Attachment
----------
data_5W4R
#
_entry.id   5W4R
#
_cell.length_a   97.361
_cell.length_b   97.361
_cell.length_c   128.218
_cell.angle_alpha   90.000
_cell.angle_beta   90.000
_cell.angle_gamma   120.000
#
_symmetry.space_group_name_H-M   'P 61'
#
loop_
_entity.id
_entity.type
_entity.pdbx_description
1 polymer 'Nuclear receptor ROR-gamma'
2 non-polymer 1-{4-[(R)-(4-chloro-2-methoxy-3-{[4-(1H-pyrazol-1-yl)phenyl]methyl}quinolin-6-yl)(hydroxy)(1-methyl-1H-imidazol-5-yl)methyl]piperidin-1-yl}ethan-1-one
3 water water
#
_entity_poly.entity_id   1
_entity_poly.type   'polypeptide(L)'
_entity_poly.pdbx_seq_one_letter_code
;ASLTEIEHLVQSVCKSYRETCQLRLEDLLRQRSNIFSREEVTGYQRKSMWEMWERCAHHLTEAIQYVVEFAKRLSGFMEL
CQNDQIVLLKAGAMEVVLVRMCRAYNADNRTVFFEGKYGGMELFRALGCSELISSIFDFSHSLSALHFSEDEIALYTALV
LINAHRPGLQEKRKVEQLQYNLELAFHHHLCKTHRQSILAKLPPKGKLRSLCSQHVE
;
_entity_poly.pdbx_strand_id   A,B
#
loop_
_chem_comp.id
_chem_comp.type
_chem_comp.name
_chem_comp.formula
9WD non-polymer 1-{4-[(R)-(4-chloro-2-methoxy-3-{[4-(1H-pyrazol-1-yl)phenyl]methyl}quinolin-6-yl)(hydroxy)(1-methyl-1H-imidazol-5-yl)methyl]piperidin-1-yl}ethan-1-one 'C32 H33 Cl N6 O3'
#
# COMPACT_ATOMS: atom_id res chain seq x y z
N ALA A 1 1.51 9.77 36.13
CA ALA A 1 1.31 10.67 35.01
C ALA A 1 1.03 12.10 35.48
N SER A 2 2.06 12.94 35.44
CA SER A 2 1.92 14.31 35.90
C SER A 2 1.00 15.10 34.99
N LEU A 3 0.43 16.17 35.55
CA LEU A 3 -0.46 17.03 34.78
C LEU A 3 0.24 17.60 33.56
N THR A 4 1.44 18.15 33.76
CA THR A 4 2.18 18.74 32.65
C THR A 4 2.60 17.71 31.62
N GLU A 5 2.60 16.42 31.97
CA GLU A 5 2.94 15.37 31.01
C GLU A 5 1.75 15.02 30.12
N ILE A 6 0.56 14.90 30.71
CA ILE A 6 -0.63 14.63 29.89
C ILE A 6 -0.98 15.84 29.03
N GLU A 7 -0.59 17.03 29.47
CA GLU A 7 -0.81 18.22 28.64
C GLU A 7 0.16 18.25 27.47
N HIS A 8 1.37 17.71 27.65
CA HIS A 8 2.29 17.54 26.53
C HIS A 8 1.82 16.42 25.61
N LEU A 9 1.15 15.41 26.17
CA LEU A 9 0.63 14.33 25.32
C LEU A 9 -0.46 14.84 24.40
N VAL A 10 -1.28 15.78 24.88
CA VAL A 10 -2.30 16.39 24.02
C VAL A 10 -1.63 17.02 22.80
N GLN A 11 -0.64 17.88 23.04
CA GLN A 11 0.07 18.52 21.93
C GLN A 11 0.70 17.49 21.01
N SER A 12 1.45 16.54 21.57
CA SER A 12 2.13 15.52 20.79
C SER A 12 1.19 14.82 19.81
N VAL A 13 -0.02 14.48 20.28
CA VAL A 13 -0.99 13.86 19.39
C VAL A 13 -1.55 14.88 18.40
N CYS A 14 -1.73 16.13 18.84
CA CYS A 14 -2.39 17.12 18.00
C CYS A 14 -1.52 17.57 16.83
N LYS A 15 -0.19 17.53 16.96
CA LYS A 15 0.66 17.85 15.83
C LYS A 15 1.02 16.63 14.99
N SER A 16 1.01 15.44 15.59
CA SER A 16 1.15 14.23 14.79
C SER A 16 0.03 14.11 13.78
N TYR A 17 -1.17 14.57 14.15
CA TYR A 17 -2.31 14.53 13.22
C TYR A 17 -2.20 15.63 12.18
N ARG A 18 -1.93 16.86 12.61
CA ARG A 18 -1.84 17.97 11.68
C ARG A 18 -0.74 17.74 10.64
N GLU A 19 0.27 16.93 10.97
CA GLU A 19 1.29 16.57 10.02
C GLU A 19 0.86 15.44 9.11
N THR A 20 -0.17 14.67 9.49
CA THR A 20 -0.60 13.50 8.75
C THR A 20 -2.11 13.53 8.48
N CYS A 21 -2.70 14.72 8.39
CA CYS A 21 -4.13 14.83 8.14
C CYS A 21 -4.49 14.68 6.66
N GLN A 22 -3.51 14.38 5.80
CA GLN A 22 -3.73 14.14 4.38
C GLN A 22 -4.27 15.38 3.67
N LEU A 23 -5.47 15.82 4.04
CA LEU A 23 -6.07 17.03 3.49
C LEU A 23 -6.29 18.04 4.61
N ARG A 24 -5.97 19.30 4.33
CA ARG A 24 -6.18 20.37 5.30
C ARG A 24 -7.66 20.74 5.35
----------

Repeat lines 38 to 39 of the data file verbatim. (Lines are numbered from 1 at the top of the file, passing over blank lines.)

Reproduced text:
# COMPACT_ATOMS: atom_id res chain seq x y z
N ALA A 1 1.51 9.77 36.13